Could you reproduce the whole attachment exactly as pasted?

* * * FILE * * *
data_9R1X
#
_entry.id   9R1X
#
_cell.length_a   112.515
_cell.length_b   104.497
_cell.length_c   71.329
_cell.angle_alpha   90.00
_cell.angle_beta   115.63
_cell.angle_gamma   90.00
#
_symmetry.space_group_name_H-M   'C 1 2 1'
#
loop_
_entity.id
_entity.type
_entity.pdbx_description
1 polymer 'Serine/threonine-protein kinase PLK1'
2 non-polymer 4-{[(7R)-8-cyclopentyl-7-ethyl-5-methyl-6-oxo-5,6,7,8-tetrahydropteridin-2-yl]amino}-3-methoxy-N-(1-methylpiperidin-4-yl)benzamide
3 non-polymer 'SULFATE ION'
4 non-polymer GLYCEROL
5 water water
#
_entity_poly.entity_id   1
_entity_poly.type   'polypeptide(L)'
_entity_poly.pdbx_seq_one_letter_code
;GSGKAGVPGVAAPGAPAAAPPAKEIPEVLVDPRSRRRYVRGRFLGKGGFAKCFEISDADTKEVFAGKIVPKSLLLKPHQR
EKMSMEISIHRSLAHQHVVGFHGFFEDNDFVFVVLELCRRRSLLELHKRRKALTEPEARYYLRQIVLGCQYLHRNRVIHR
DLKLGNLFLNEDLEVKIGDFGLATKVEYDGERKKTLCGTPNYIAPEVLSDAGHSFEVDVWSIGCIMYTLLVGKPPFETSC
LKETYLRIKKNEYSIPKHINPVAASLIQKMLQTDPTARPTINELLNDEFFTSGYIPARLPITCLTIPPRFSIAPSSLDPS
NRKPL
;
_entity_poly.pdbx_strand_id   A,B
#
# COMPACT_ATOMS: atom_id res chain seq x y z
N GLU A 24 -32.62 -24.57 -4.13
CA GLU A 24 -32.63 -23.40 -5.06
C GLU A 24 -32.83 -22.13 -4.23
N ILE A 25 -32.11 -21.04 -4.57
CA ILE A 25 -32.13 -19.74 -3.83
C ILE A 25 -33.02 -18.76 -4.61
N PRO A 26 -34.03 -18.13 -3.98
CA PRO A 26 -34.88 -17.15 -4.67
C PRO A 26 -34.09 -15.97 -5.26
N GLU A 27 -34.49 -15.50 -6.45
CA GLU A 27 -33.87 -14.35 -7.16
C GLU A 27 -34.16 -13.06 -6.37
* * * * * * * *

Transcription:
data_9R1X
#
_entry.id   9R1X
#
_cell.length_a   112.515
_cell.length_b   104.497
_cell.length_c   71.329
_cell.angle_alpha   90.00
_cell.angle_beta   115.63
_cell.angle_gamma   90.00
#
_symmetry.space_group_name_H-M   'C 1 2 1'
#
loop_
_entity.id
_entity.type
_entity.pdbx_description
1 polymer 'Serine/threonine-protein kinase PLK1'
2 non-polymer 4-{[(7R)-8-cyclopentyl-7-ethyl-5-methyl-6-oxo-5,6,7,8-tetrahydropteridin-2-yl]amino}-3-methoxy-N-(1-methylpiperidin-4-yl)benzamide
3 non-polymer 'SULFATE ION'
4 non-polymer GLYCEROL
5 water water
#
_entity_poly.entity_id   1
_entity_poly.type   'polypeptide(L)'
_entity_poly.pdbx_seq_one_letter_code
;GSGKAGVPGVAAPGAPAAAPPAKEIPEVLVDPRSRRRYVRGRFLGKGGFAKCFEISDADTKEVFAGKIVPKSLLLKPHQR
EKMSMEISIHRSLAHQHVVGFHGFFEDNDFVFVVLELCRRRSLLELHKRRKALTEPEARYYLRQIVLGCQYLHRNRVIHR
DLKLGNLFLNEDLEVKIGDFGLATKVEYDGERKKTLCGTPNYIAPEVLSDAGHSFEVDVWSIGCIMYTLLVGKPPFETSC
LKETYLRIKKNEYSIPKHINPVAASLIQKMLQTDPTARPTINELLNDEFFTSGYIPARLPITCLTIPPRFSIAPSSLDPS
NRKPL
;
_entity_poly.pdbx_strand_id   A,B
#
# COMPACT_ATOMS: atom_id res chain seq x y z
N GLU A 24 -32.62 -24.57 -4.13
CA GLU A 24 -32.63 -23.40 -5.06
C GLU A 24 -32.83 -22.13 -4.23
N ILE A 25 -32.11 -21.04 -4.57
CA ILE A 25 -32.13 -19.74 -3.83
C ILE A 25 -33.02 -18.76 -4.61
N PRO A 26 -34.03 -18.13 -3.98
CA PRO A 26 -34.88 -17.15 -4.67
C PRO A 26 -34.09 -15.97 -5.26
N GLU A 27 -34.49 -15.50 -6.45
CA GLU A 27 -33.87 -14.35 -7.16
C GLU A 27 -34.16 -13.06 -6.37